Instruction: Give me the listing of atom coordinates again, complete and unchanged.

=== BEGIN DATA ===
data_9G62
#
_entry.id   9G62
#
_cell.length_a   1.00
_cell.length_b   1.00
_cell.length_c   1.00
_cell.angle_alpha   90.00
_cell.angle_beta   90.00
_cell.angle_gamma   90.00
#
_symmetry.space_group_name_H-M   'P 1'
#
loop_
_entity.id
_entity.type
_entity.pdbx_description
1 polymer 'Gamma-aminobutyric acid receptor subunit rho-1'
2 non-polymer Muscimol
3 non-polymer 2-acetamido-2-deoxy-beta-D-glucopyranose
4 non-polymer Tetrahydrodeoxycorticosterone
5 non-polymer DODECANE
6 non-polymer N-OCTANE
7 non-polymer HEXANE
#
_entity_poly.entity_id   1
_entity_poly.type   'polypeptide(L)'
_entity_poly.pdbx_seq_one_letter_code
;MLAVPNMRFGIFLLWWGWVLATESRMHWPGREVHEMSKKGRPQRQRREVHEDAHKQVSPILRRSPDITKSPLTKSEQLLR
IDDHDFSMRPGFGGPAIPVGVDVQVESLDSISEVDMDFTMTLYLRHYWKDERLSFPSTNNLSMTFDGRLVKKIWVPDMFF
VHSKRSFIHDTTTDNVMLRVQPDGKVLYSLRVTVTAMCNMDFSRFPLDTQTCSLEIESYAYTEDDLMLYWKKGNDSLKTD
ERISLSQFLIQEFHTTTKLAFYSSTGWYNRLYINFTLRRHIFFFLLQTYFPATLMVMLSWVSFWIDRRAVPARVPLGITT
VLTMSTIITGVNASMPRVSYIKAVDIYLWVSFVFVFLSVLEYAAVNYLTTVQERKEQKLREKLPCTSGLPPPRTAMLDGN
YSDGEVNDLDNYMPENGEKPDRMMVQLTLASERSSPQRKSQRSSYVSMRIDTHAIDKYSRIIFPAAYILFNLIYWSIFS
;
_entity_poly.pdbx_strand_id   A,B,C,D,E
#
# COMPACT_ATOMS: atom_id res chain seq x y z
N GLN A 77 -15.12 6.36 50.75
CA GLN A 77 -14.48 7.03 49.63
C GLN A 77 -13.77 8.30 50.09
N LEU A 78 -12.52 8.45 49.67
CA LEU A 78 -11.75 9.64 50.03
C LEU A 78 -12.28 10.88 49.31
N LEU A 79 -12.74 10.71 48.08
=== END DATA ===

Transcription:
data_9G62
#
_entry.id   9G62
#
_cell.length_a   1.00
_cell.length_b   1.00
_cell.length_c   1.00
_cell.angle_alpha   90.00
_cell.angle_beta   90.00
_cell.angle_gamma   90.00
#
_symmetry.space_group_name_H-M   'P 1'
#
loop_
_entity.id
_entity.type
_entity.pdbx_description
1 polymer 'Gamma-aminobutyric acid receptor subunit rho-1'
2 non-polymer Muscimol
3 non-polymer 2-acetamido-2-deoxy-beta-D-glucopyranose
4 non-polymer Tetrahydrodeoxycorticosterone
5 non-polymer DODECANE
6 non-polymer N-OCTANE
7 non-polymer HEXANE
#
_entity_poly.entity_id   1
_entity_poly.type   'polypeptide(L)'
_entity_poly.pdbx_seq_one_letter_code
;MLAVPNMRFGIFLLWWGWVLATESRMHWPGREVHEMSKKGRPQRQRREVHEDAHKQVSPILRRSPDITKSPLTKSEQLLR
IDDHDFSMRPGFGGPAIPVGVDVQVESLDSISEVDMDFTMTLYLRHYWKDERLSFPSTNNLSMTFDGRLVKKIWVPDMFF
VHSKRSFIHDTTTDNVMLRVQPDGKVLYSLRVTVTAMCNMDFSRFPLDTQTCSLEIESYAYTEDDLMLYWKKGNDSLKTD
ERISLSQFLIQEFHTTTKLAFYSSTGWYNRLYINFTLRRHIFFFLLQTYFPATLMVMLSWVSFWIDRRAVPARVPLGITT
VLTMSTIITGVNASMPRVSYIKAVDIYLWVSFVFVFLSVLEYAAVNYLTTVQERKEQKLREKLPCTSGLPPPRTAMLDGN
YSDGEVNDLDNYMPENGEKPDRMMVQLTLASERSSPQRKSQRSSYVSMRIDTHAIDKYSRIIFPAAYILFNLIYWSIFS
;
_entity_poly.pdbx_strand_id   A,B,C,D,E
#
# COMPACT_ATOMS: atom_id res chain seq x y z
N GLN A 77 -15.12 6.36 50.75
CA GLN A 77 -14.48 7.03 49.63
C GLN A 77 -13.77 8.30 50.09
N LEU A 78 -12.52 8.45 49.67
CA LEU A 78 -11.75 9.64 50.03
C LEU A 78 -12.28 10.88 49.31
N LEU A 79 -12.74 10.71 48.08